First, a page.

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In three months FCC obtains contracts to build five football stadiums outside Spain worth a total of 874 million euro


In three months FCC obtains contracts to build five football stadiums outside Spain worth a total of 874 million euro

  • Four contracts are in Poland and one is in Algeria


In three months, FCC has been awarded the contracts to build five football stadiums: four in Poland for the 2012 EUFA European Football Championship, and a large sports centre in Tizi Ouzou (Algeria). The contracts are worth a total of 874 million euro.

The most recent contract landed by the company is a joint venture with the private Algerian group ETRHB Haddad to build the sports complex developed by the Ministry of Youth and Sports in the Tizi Ouzou province in Algeria. The project will cost 359 million euro and construction will take 30 months.

The project includes the construction of a football stadium with 50,000 roofed seats, a 6,500-seat athletics stadium, car parks and a training field as well as site development and resurfacing of the surrounding area.

The football stadium grandstand will boast a unique cable-stayed roof built with metallic trusses.

The athletics stadium will be comprised of athletics tracks and a lateral grandstand. Its construction will be similar to the football stadium, but without roofed seating.


FCC has been awarded contracts to build four football stadiums in Poland for the 2012 UEFA European Football Championship.

l Warsaw National Stadium. It will boast 55,000 seats. The contract is worth 295 million euro. An impressive steel-cable truss construction was chosen for the roof, giving the stadium a particularly stunning appearance. Construction should be completed in 24 months.

l Krakow. The existing stadium in downtown Krakow, home to Poland's oldest football club (est. 1906), will be completely converted and rebuilt. The stadium currently has 7,000 seats, of which 1,100 are roofed. The new stadium, designed by Spanish firm Arquitectos Lamela, will have 15,500 seats, and the tribunes will be replaced by modern tiers in reinforced concrete, partially roofed. The budget totals 35 million euro.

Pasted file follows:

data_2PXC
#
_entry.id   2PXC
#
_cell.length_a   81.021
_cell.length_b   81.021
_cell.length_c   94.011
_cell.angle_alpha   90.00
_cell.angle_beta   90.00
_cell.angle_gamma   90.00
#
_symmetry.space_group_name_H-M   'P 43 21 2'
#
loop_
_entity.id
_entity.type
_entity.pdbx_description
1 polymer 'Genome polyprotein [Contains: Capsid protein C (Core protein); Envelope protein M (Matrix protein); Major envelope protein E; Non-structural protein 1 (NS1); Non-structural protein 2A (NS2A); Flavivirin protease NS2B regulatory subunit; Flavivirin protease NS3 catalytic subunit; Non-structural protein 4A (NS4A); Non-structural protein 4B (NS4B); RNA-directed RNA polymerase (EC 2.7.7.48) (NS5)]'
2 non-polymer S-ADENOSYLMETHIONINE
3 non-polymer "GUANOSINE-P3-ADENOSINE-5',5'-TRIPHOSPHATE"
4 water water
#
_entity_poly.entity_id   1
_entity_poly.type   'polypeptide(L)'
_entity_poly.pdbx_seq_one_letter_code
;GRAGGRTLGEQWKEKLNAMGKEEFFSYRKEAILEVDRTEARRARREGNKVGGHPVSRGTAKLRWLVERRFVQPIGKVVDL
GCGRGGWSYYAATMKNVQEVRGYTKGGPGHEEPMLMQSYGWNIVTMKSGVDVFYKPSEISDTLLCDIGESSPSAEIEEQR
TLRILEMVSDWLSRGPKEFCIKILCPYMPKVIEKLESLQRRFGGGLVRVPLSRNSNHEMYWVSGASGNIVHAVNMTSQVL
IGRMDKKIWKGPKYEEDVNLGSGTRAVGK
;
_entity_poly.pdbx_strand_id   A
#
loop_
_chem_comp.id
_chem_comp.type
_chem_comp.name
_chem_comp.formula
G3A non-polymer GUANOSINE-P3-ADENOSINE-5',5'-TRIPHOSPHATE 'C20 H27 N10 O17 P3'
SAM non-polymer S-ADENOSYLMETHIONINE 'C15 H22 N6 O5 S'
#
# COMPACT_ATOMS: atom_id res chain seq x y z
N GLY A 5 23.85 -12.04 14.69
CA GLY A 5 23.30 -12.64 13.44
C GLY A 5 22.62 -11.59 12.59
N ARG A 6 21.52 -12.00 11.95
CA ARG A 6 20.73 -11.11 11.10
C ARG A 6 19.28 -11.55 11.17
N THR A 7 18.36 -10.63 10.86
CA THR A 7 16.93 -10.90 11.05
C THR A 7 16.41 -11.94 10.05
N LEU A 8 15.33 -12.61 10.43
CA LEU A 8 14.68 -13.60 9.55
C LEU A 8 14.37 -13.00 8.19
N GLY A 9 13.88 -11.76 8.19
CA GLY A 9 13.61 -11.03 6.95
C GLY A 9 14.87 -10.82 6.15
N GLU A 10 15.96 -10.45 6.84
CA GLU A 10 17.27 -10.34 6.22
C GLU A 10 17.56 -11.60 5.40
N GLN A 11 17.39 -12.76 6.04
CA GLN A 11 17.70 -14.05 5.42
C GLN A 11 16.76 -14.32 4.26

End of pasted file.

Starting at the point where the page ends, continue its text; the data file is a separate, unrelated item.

l Baltic Arena (Gdansk). The stadium will be built on a 39-hectare site close to the city centre. It will have 44,000 seats and 6,500 parking spaces. The 15,891 m2 structure emulates Gdansk's traditional ship structure. The budget totals 95.5 million euro.

l Posen Stadium. The existing stadium in Posen will be converted and enlarged. Two stands and the entire roof will be newly built. When completed, the stadium will seat 47,000. A total of 1,600 parking spaces will be available to visitors. The contract is worth 89 million euro.

Experience in football stadium construction

FCC has broad experience building football stadiums worldwide. Its most distinguished work includes the Allianz Arena in Munich, which hosted the opening ceremony of the 2006 FIFA World Cup and is one of the world's most spectacular sports venues.
FCC has also remodelled and expanded Santiago Bernabéu stadium for Real Madrid; Vicente Calderón stadium for Atlético de Madrid; Nou Camp stadium for FC Barcelona; the Sardinero football stadium in Santander; Ciudad Deportiva Joan Gamper, for Barcelona; and Real Madrid's new training ground, in Valdebebas. In 2007, it obtained the contract to build the new 75,000-seat stadium for Valencia Club de Fútbol (replacing the Mestalla stadium).
Espanyol's new stadium will be inaugurated in early August in Cornellà de Llobregat (Barcelona); it will seat 40,500. The football club's new offices, museum and shops will be relocated to the stadium.
In view of the upcoming EUFA European Football Championship in 2012, FCC's Austrian subsidiary, Alpine, has remodelled and expanded the following stadiums: Wals-Siezenheim, in Salzburg (30,000 seats); Tivoli, in Innsbruck; and Wörthersee, in Klagenfurt, which won the Construction Award from the Austrian State of Carinthia. The company recently completed construction of the cricket stadium in Dubai.

FCC's foothold in Algeria

FCC already operates in Algeria through its water management subsidiary, Aqualia, with two major contracts awarded by state-run Algerian Energy Company (AEC) to build and manage two large seawater desalination plants: one in Mostaganem, close to Oran, with the capacity to treat 200,000 cubic meters of water per day, and the other in Cap Djinet, close to Argel, which will treat 100,000 cubic meters per day.